NOUN’s first set graduated with high hopes since 2012 but while awaiting admission quota to the Law School, met a shocker from CLE discrediting their certificates and arbitrarily denied them of entry into the facility wholly-owned by the Federal Government. Meanwhile, CLE is made up of practising lawyers similar to lecturers in NOUN faculty of law. Resplendently, these graduates; mostly matured and engaged in various endeavours ignored the provocations, instead succumbed to allow justice prevail over the intimidations. Basically, the position of CLE cannot be justified on account that practising lawyers from conventional universities lecture and examine NOUN law students with the same books and course-outlines.


Without a doubt, the key factor presented by the Council which centred on standardisation of the noble profession is long overdue, unfortunately, it was narrowed to ODL which is akin to ‘divide and rule’ approach whereby the deteriorating values in the profession so far are from products of the conventional universities. In other words, CLE ought to look lengthily on how to improve the standard of legal profession instead of parochially tagging a particular university’s modes.

The world is changing swiftly and Nigeria cannot be socially quarantined. Interestingly, most stuffs from distance-learning are distinguished in the profession while on the other hand, several law-graduates from the conventional universities are still unable to get rid of the law school studies; hence, it goes beyond designation of universities but a cogent need for broad reforms. Even if degree in law is to be pursued as secondary degree, it should be conceptualized on general applications.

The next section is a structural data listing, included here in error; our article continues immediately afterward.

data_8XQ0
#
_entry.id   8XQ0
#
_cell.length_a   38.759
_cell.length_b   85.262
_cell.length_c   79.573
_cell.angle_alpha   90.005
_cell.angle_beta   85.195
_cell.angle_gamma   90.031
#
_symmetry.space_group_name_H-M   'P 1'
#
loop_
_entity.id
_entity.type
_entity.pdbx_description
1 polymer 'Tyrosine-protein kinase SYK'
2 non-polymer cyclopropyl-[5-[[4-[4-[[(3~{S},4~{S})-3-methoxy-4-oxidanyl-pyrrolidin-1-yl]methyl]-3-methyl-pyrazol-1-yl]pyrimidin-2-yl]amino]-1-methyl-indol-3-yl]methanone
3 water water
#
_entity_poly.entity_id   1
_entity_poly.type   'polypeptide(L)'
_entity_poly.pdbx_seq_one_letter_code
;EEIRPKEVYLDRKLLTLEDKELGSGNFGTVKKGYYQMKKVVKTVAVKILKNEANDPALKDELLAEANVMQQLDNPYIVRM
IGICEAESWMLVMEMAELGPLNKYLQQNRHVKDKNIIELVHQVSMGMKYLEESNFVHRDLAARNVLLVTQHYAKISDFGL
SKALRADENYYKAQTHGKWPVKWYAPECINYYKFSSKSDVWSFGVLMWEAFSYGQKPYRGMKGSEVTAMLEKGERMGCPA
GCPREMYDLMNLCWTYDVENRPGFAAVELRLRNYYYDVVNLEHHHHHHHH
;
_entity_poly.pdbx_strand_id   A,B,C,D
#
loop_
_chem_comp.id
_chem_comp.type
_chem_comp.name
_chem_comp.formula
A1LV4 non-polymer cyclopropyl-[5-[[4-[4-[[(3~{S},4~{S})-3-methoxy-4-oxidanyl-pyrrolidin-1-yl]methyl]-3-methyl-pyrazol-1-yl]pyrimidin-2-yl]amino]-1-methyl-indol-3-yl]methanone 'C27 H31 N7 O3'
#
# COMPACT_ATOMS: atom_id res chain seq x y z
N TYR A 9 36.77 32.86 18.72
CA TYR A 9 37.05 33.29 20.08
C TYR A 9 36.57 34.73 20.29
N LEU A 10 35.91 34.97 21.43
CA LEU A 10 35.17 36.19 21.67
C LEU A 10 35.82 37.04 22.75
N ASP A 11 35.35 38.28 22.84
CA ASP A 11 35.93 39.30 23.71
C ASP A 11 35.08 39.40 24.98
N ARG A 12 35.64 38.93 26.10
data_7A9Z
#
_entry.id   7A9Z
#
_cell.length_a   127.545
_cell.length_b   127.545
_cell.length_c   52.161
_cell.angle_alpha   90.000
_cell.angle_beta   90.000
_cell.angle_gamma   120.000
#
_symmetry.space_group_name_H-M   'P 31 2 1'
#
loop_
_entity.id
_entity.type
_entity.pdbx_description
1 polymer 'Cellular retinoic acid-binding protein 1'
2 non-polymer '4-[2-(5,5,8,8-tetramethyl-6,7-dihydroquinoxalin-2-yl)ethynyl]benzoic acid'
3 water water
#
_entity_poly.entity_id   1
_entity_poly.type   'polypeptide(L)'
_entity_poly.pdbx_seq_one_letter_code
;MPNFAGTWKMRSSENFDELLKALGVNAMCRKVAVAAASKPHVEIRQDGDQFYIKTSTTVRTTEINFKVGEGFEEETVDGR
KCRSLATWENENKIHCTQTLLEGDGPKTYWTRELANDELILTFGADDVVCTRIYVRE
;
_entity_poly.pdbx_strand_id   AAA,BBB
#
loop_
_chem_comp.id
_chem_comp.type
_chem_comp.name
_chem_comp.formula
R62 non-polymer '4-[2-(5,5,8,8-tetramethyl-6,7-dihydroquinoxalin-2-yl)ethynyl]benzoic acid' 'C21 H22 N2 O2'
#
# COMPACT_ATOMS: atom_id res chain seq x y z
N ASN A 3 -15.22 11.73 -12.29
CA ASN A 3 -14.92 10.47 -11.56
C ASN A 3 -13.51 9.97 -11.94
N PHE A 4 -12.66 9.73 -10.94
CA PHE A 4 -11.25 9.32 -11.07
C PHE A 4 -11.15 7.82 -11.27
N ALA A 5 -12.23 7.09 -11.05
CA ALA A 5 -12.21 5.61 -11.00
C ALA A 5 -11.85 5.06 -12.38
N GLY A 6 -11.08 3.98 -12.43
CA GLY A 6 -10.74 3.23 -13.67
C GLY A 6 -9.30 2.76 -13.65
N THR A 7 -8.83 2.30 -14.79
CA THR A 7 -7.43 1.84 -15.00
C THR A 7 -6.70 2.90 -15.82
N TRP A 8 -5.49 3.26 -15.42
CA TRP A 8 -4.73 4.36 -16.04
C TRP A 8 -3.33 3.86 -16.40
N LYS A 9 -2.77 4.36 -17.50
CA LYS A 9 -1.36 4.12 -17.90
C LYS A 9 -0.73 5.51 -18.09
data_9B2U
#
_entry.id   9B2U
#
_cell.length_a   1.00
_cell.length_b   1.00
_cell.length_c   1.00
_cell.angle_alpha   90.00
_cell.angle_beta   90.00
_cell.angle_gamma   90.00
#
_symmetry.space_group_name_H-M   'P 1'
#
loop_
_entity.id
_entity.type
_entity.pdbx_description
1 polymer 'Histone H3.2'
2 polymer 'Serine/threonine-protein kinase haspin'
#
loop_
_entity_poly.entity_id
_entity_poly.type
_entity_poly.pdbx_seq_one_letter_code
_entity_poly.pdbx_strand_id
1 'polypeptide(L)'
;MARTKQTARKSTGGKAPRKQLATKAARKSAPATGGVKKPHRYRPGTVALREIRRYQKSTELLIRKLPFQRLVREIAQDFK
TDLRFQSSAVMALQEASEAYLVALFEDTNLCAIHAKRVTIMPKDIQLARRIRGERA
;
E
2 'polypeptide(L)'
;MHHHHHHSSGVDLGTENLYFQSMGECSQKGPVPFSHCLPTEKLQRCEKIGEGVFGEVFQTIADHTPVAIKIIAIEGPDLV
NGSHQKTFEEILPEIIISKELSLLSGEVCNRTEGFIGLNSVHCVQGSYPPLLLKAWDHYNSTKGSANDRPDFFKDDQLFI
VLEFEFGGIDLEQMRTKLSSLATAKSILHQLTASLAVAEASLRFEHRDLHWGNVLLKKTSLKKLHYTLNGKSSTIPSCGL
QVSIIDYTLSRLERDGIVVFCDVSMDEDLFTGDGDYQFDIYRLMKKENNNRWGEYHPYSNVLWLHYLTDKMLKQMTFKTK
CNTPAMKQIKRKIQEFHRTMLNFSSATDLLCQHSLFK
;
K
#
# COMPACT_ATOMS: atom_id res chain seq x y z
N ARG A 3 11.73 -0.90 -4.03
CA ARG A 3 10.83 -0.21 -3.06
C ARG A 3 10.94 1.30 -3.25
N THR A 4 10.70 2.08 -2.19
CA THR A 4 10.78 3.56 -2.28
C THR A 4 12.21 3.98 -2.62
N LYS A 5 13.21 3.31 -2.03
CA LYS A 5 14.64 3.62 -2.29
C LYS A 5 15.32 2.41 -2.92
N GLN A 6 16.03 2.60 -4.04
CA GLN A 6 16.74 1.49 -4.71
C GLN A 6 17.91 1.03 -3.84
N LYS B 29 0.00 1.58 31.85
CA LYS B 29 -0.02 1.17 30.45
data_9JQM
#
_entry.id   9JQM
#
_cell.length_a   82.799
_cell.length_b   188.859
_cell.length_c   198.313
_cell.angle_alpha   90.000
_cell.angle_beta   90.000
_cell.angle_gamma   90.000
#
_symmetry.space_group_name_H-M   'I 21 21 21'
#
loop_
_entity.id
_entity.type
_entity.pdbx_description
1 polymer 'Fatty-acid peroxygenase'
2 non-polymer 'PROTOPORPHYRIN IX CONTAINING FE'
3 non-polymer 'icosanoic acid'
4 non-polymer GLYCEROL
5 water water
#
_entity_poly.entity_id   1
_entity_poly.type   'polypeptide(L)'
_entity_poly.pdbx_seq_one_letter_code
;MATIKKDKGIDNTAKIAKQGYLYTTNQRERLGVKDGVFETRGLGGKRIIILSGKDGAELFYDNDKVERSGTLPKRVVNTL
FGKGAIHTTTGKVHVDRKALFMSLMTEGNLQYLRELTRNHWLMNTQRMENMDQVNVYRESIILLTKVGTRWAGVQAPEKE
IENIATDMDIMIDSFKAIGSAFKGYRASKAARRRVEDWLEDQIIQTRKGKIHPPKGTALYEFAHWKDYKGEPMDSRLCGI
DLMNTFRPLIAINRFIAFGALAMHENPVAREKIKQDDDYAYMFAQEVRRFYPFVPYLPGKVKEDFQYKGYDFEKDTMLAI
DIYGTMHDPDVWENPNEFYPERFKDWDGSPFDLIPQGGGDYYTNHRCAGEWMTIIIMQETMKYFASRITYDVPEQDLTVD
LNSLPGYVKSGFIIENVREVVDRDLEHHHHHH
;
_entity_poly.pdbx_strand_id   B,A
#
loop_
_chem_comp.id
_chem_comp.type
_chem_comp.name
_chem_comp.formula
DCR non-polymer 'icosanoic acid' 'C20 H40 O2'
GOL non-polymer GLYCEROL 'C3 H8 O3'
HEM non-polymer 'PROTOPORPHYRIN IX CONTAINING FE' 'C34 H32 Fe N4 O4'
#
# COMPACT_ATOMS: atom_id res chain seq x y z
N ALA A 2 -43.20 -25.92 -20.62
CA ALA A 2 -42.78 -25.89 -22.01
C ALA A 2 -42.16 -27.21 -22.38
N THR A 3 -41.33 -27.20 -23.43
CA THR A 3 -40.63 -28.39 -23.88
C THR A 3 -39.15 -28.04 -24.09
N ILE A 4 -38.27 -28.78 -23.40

By the Council’s delays in admitting NOUN law graduates, innocent citizens who spent time and resources to complete course-modules comparable to their fellows in the conventional universities have been spitefully hindered from undergoing training for practice and enrollment to the bar knowing that in Nigeria, advocate and solicitor are fused, hence without enrollment to the bar, the basic tool for practice is denied. This is the height of injustice, despotism and perniciousness.


NOUN graduates should as of right be granted admission into the law school while the CLE and other stakeholders work concertedly towards improving on the system. The long years the innocent-victims have wasted at home after graduationis no way justifiable, rather jeopardizes their intellect when eventually cleared from the muddle. NOUN as a newinnovation of the Nigerian government cannot exist without inadequacies; however, remedies shouldn’t be at the detriment of innocent third-parties.


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The late American philosopher, Allan Bloom, once described education as the movement from darkness to light! This statement has proven to be true over the years. Without education, a people are easily brainwashed; they cannot apply critical thinking skills so they easily believe what the few evil-minded ‘smart’ ones want them to believe; they are easily convinced to do evil and because most of them are poverty-stricken, they commit the most atrocious things for a ridiculously small amount of money.